During closing arguments, Deputy Prosecutor Steve Jackson acknowledged that the case against Beckford is circumstantial but the evidence adds up to a "wall of guilt". But Beckford's defense attorney, Adolfo Banda Junior, asked the jury multiple times if the state's evidence proved "beyond a reasonable doubt" that Beckford murdered his wife.

Now we wait for the verdict.


YAKIMA, WA - An intense day in a Yakima Superior Courtroom, over a 20-year-old cold case murder. Daniel Beckford is on trial for killing his wife, Deborah Bailey, in 1997.

At times, the testimony was contentious.

"People are telling the truth they're testifying only to what they know and what they have heard or seen themselves," said detective Jerrold Towell.

"Until they contaminate each other, correct each other during some questions," Beckford's defense attorney snapped back.

Towell replied, "I don't know that that occurred, and I'm pretty sure it hasn't."

"We'll find out," Beckford's attorney said.

Then it was painfully emotional, especially when Debbie's father, Carl Smotherman took the stand explaining the moment he found out his daughter had been killed.

"When they told us what happened, where it was at and my wife came out and she didn't take it too good either," Smotherman choked out while wiping his eyes with a Kleenex.

Detective Jerrold Towell, forensic investigator Robyn Light, and Debbie's father Carl all testified early this morning. Towell was grilled by Beckford's lawyer about the TV show "Cold Justice" and the meeting they had with the family together.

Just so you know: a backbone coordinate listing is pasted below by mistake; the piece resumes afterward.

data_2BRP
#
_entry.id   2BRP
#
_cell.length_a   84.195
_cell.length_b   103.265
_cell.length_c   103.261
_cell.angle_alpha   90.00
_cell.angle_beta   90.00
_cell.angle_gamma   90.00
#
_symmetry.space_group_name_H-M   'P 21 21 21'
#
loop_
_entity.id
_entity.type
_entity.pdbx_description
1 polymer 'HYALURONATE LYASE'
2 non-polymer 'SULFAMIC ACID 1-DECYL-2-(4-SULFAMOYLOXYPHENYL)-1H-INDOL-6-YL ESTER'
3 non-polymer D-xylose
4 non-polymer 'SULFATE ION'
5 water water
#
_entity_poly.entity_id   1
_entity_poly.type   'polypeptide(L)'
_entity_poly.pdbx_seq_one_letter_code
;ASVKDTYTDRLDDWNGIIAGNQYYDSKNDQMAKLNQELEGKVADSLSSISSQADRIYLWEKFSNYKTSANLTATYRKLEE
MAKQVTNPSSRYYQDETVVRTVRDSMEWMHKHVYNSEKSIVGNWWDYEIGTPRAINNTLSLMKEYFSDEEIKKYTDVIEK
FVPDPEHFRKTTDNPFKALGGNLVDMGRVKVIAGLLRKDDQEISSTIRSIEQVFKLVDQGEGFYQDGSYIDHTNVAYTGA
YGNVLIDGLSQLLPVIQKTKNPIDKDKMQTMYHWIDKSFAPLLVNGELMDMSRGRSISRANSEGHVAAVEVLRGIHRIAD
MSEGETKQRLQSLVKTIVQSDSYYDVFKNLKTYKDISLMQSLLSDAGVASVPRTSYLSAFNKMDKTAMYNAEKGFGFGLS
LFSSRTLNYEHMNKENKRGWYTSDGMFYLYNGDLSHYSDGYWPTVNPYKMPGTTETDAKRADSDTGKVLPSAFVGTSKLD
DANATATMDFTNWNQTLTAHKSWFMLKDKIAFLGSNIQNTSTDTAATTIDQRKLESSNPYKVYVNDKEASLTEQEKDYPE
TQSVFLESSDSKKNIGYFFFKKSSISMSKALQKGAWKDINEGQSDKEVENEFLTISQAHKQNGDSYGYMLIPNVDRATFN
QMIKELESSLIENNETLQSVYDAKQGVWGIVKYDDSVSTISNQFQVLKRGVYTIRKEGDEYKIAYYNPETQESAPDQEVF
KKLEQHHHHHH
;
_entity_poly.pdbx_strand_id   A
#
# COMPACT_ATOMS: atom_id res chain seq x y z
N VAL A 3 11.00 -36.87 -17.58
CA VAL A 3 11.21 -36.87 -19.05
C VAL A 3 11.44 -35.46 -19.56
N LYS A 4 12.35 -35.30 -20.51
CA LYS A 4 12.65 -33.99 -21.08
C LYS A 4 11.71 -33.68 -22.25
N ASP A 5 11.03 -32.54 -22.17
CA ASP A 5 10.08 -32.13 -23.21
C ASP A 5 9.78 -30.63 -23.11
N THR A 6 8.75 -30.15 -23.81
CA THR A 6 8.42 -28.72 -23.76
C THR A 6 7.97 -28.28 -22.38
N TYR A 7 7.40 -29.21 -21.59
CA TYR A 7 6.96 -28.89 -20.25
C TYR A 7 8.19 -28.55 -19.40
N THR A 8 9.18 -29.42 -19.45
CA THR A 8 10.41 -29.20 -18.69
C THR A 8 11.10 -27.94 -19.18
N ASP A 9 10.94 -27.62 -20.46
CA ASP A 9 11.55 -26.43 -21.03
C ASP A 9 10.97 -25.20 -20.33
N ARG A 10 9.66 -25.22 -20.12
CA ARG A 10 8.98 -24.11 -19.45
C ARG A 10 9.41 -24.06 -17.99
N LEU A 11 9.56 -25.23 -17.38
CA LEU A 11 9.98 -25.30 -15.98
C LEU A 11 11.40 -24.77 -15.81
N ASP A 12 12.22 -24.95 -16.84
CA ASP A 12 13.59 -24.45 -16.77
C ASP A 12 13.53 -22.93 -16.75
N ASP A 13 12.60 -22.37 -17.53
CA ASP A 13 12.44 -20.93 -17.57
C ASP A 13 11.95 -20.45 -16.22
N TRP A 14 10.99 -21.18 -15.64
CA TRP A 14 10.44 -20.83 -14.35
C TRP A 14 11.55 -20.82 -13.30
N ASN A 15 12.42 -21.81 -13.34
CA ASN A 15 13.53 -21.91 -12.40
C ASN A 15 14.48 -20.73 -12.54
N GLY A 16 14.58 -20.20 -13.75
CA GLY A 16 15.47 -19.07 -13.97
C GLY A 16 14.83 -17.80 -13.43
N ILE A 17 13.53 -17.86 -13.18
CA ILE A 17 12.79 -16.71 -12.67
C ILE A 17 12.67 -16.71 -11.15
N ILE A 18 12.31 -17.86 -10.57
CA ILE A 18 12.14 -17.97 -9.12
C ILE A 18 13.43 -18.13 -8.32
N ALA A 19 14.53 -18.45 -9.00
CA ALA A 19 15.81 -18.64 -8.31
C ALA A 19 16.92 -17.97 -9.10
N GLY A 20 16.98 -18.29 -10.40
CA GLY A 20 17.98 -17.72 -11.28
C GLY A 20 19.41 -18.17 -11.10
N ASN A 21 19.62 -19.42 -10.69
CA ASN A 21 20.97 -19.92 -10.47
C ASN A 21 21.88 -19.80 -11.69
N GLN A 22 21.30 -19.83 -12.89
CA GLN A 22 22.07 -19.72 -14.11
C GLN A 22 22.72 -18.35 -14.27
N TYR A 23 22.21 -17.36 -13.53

"Here, you interview them again, in a group knowing that their witnesses," Beckford's attorney asked.

Towell answered, "Yes sir, that's correct and they're family."

The attorney then shot back, "You take responsibility for this, right?"

Towell then said, "I don't think it was a mistake. I don't know that there's any responsibility to take here, sir."

Robyn Light specializes in victim assistance and told the jury that Beckford claimed his wife's death had little impact on their two boys because she had been inappropriately touching their oldest son.

"He said that both of the boys had maybe one tear for their mother and the next day they wanted to go to school, and that they were continuing to keep their grades up, and their rooms were cleaner than they'd ever been," Light testified.

However, Debbie's father remembers Beckford's unusual behavior at her funeral.

Prosecutors asked if Beckford was emotional or sad at the services and Carl replied, "Not that I could see at all."

The defense then asked to postpone cross examination of Debbie's father until Monday. The trial is expected to last at least two more weeks.